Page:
@Ubi - Why worry about the Hebrews converting to another religion if you're just making one up to begin with? Why include so many details (many of which are incredibly irrelevant)? Why include stories that people will read and say such things as "See? This is a mean God!" or "This verse and that verse contradict!"? Why paint your own God-chosen prophets as being sinful? Not to mention that the only post-exilic books are Ezra, Nehemiah, Esther, Haggai, Zechariah, and Malachi (the last 3 being prophetical not historical).Now, you're right in that the intention of some of the OT books was to answer the question "Why are we in exile?". But it is a giant leap of logic to then conclude that to answer this question, a god had to be created and a history fudged. Why could it not just be a recounting of actual events? Is it because you come to the book already "knowing" there is no God?I appreciate your comments :-)
I just want to point out that I'm not saying the ancient Israelites knew they were making up God, any more than the ancient Greeks believed they were making up Zeus and Hera. They, like all people, strove to explain the world around them and like everyone before them their answers included a supernatural deity. And as their culture evolved and people questioned their concept of deity became ever more focused. It also had to mesh with reality. EVERY religion has prophets who rail against the way others are choosing to live their lives. And the people who chose those texts as part of the Hebrew Bible lived in a later time and were able to look back and say, check out how wrong those guys were, isn't it great God sent (pick a prophet) to set them straight. I think you'll agree with me that Zeus and the other Olympic Gods aren't real, yet their myths include stories of their own bad behavior and the bad behavior of the humans they supposedly created. Why would the Greeks make up stories that made them look bad? Daniel, all the questions you ask could be asked of those same ancient Greeks and their myths.I want to point out, though, that I'm not trying to convert anyone to atheism, just expressing how the Bible *can* be read from a non-theist perspective and still make sense. I don't read the Bible to be convinced there is a God or to cement my belief that there isn't. Although I will say that it is a greater leap of logic to decided that the Bible is inspired by a supernatural being. (That's why they call it faith, I think.) I don't think anyone here is being more or less logical, we're just discussing this book, bit by bit, each from our own perspective.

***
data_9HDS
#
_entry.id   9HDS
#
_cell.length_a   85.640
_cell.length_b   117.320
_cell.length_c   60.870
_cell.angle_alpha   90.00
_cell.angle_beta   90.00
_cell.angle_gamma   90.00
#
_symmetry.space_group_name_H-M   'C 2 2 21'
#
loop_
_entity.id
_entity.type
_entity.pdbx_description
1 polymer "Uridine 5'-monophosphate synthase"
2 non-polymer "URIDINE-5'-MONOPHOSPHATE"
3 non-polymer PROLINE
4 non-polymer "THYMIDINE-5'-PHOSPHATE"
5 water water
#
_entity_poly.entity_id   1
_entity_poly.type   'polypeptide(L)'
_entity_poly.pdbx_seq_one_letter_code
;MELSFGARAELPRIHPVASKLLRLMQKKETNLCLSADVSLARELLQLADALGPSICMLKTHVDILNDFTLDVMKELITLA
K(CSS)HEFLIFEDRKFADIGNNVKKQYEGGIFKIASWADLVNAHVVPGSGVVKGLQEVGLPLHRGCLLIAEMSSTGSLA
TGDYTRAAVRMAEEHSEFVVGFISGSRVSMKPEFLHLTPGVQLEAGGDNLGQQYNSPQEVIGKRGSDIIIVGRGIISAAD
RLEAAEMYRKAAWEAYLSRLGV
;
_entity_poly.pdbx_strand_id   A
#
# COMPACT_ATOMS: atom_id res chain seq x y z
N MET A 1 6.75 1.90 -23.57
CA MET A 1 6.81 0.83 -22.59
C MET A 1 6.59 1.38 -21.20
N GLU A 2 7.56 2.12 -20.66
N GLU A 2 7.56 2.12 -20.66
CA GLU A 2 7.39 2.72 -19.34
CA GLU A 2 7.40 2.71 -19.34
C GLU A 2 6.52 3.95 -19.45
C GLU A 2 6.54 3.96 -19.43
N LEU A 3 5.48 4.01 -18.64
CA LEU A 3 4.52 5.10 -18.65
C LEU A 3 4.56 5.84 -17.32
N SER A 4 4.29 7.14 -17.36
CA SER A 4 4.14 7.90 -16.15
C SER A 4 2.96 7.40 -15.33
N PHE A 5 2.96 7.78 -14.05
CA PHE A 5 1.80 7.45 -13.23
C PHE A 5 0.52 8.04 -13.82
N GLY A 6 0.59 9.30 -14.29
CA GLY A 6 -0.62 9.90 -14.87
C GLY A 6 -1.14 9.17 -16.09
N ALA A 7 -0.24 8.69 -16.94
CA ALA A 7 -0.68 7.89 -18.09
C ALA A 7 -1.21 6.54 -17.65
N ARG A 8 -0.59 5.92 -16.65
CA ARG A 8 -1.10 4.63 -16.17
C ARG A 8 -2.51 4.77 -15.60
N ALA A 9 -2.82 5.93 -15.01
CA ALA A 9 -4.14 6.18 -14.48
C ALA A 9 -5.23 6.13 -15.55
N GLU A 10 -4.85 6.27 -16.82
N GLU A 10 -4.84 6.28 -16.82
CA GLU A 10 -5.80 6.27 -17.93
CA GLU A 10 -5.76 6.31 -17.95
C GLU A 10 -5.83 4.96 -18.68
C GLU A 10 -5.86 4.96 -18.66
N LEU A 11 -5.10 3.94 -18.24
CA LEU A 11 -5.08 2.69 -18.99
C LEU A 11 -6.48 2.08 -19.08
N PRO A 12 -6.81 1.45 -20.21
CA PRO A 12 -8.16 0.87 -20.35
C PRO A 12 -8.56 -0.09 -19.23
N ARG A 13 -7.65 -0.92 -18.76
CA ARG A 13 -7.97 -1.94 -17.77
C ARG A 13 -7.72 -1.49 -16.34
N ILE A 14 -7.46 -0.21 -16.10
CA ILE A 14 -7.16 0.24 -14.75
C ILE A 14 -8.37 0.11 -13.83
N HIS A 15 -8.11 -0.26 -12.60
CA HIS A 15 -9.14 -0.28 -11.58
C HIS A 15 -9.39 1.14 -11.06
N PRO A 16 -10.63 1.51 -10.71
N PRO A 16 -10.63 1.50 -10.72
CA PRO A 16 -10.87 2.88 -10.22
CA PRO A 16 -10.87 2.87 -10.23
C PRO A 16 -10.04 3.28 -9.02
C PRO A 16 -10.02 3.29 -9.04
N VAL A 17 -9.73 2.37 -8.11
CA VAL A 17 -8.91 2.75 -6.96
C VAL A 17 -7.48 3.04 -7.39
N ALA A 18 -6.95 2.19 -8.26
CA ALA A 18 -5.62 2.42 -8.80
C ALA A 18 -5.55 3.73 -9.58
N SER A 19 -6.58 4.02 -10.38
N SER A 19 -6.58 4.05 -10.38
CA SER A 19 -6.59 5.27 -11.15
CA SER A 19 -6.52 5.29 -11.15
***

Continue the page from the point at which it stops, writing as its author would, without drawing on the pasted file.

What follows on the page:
"When people are obedient, they are rewarded, or at least not punished."The book of Job is counter to this thought. In fact, because Job was obedient, he was punished even more. More on this when this book comes around.